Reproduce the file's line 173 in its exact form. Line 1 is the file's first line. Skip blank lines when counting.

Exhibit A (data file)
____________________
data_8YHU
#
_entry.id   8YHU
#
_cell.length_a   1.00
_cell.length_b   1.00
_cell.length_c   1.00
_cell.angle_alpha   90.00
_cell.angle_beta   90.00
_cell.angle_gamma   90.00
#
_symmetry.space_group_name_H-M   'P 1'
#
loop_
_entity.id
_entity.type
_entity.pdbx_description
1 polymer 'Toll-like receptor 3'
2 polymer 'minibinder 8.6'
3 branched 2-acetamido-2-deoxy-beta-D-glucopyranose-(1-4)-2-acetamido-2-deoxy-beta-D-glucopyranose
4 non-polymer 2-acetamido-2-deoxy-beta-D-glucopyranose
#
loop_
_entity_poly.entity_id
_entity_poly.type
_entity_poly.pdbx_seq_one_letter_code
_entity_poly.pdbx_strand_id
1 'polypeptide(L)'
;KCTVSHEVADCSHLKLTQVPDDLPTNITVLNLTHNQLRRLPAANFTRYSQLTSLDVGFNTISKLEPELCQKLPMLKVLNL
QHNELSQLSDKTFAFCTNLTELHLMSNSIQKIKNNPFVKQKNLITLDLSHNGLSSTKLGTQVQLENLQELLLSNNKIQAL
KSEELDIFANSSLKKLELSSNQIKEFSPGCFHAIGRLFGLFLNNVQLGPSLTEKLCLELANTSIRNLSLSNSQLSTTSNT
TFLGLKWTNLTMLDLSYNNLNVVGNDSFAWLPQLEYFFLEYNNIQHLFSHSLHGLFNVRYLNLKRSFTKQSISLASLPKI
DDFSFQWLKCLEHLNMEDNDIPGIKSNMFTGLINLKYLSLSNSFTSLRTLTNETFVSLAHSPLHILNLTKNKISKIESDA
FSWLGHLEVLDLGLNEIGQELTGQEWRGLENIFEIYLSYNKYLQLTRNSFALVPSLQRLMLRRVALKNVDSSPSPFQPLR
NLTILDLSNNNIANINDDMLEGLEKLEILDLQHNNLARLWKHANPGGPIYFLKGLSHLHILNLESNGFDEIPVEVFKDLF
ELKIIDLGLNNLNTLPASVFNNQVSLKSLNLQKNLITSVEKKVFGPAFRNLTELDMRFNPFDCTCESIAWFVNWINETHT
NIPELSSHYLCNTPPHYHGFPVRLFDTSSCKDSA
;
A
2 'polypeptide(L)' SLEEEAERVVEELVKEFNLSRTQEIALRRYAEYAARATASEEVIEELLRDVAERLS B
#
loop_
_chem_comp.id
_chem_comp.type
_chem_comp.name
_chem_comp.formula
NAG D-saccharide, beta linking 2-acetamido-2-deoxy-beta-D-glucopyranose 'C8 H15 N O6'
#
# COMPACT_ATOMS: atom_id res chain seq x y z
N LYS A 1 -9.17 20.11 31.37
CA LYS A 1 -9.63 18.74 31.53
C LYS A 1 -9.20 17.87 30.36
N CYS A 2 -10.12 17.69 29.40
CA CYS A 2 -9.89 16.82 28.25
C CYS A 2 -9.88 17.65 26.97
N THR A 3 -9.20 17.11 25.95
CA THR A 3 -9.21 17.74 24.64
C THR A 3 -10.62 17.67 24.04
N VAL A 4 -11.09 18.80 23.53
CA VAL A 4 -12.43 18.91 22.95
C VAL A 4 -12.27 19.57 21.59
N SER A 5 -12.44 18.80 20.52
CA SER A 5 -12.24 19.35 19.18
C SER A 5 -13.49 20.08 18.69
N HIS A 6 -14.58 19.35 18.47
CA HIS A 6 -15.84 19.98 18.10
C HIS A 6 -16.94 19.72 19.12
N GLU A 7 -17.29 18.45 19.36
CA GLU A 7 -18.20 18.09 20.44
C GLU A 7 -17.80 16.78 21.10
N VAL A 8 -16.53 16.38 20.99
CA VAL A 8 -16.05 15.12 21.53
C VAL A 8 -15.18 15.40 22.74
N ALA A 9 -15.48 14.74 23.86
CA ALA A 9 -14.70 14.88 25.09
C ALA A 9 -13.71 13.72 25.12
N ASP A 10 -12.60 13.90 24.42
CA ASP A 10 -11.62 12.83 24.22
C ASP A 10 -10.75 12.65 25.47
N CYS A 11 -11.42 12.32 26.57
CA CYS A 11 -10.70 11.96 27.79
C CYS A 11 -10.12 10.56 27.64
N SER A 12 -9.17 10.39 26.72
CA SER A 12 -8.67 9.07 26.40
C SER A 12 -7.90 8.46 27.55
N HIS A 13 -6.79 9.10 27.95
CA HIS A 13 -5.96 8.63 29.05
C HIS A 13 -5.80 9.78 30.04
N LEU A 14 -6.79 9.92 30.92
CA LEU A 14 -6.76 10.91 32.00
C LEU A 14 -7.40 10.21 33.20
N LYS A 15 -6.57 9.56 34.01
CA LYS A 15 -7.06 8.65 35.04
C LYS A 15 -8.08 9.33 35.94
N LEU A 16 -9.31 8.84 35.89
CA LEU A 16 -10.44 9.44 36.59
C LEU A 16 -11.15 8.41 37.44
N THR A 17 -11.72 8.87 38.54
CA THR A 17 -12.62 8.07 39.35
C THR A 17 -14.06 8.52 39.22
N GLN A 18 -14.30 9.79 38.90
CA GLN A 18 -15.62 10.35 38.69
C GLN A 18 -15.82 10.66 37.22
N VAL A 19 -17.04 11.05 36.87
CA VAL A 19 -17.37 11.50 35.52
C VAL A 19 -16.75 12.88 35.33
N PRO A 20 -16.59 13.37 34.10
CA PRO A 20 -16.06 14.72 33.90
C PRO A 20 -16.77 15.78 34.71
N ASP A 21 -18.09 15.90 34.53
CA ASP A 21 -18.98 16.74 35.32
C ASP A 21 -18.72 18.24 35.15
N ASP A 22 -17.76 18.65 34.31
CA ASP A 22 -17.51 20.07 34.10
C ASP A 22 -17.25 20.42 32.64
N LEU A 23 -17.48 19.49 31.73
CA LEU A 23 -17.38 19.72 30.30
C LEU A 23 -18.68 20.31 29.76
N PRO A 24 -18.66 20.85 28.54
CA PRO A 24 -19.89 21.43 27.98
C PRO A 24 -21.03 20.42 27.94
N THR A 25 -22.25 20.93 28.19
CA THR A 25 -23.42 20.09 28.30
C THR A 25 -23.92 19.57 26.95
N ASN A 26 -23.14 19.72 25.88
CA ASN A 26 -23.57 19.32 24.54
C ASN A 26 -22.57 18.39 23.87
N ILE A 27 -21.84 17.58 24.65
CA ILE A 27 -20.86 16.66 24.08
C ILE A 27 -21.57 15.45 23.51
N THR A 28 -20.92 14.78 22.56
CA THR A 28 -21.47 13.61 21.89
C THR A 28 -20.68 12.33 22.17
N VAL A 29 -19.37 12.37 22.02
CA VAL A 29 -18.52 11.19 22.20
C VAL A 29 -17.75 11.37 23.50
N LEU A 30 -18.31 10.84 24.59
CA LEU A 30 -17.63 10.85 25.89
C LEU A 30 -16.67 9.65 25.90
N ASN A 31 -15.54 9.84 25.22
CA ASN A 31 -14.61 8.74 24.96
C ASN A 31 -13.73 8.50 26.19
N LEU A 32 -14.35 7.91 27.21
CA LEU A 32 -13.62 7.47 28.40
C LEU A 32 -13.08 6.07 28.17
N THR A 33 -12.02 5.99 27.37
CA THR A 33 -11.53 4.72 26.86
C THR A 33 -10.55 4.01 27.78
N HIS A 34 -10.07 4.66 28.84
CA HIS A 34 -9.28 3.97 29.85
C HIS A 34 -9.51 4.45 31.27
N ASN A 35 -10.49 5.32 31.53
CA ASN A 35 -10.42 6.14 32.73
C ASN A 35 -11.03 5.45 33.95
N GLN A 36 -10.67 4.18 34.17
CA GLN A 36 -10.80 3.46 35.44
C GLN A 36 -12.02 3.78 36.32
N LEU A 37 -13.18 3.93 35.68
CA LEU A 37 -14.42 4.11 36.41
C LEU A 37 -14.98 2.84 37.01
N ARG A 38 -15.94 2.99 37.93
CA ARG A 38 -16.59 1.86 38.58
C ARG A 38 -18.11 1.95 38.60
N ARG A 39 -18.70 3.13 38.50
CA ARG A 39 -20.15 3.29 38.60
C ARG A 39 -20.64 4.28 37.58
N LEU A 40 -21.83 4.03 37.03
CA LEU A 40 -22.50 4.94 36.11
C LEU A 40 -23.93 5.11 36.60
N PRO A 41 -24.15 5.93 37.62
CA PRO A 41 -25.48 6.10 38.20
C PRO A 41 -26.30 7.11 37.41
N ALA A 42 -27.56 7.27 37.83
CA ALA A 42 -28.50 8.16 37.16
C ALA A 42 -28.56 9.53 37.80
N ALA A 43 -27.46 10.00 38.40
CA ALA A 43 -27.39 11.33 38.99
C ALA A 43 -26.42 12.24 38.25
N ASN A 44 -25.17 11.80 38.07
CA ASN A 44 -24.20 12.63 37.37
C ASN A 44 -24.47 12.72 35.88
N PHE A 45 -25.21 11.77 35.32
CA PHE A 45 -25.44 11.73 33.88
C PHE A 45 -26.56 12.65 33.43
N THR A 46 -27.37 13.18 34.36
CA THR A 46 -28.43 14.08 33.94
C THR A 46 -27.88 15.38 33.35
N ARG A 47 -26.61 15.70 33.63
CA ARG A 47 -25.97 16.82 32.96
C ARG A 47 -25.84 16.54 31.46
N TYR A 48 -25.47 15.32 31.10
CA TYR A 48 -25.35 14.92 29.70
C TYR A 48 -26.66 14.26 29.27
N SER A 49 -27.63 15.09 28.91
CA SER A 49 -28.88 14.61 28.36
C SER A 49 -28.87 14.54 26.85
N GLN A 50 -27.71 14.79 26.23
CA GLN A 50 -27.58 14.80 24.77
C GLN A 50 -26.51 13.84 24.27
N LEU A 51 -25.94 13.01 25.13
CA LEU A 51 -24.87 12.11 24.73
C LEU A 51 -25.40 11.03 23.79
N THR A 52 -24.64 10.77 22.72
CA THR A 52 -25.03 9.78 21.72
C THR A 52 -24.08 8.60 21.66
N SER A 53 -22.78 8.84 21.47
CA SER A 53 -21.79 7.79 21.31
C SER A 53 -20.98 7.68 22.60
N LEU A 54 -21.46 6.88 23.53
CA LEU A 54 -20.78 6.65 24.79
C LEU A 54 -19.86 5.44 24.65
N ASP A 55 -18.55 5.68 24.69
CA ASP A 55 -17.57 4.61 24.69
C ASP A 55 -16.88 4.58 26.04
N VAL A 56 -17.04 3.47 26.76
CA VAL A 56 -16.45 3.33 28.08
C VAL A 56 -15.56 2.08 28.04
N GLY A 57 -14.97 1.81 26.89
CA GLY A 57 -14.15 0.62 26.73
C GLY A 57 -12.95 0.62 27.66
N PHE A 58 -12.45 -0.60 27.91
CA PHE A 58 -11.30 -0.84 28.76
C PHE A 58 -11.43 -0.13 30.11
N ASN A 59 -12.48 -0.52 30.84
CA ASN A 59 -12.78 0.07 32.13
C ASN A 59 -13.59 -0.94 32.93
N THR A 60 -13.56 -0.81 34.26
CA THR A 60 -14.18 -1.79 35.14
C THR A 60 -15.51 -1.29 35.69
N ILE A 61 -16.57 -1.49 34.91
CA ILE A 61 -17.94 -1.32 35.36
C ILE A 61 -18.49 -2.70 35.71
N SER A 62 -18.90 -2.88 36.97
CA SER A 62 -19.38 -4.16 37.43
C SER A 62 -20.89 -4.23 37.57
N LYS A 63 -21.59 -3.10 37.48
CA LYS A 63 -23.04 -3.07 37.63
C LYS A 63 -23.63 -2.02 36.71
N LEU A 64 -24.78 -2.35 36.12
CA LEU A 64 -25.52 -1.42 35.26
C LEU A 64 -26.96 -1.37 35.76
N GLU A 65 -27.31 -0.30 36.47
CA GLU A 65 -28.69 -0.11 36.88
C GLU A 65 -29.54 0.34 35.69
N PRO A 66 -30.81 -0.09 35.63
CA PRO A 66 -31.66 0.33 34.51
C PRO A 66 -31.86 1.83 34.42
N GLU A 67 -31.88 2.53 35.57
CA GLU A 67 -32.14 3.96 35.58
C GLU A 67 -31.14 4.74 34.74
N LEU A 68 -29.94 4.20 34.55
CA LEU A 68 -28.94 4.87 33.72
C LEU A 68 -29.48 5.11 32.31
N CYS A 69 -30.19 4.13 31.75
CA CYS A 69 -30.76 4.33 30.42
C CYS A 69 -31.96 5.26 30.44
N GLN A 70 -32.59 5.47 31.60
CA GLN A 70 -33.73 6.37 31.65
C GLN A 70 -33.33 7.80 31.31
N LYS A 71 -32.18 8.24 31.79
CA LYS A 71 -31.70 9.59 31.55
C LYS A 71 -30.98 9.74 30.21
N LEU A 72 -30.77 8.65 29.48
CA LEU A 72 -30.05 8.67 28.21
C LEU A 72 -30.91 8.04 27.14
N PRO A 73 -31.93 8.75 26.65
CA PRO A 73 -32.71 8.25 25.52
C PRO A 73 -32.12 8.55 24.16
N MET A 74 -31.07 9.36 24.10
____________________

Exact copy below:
N ALA A 42 -27.56 7.27 37.83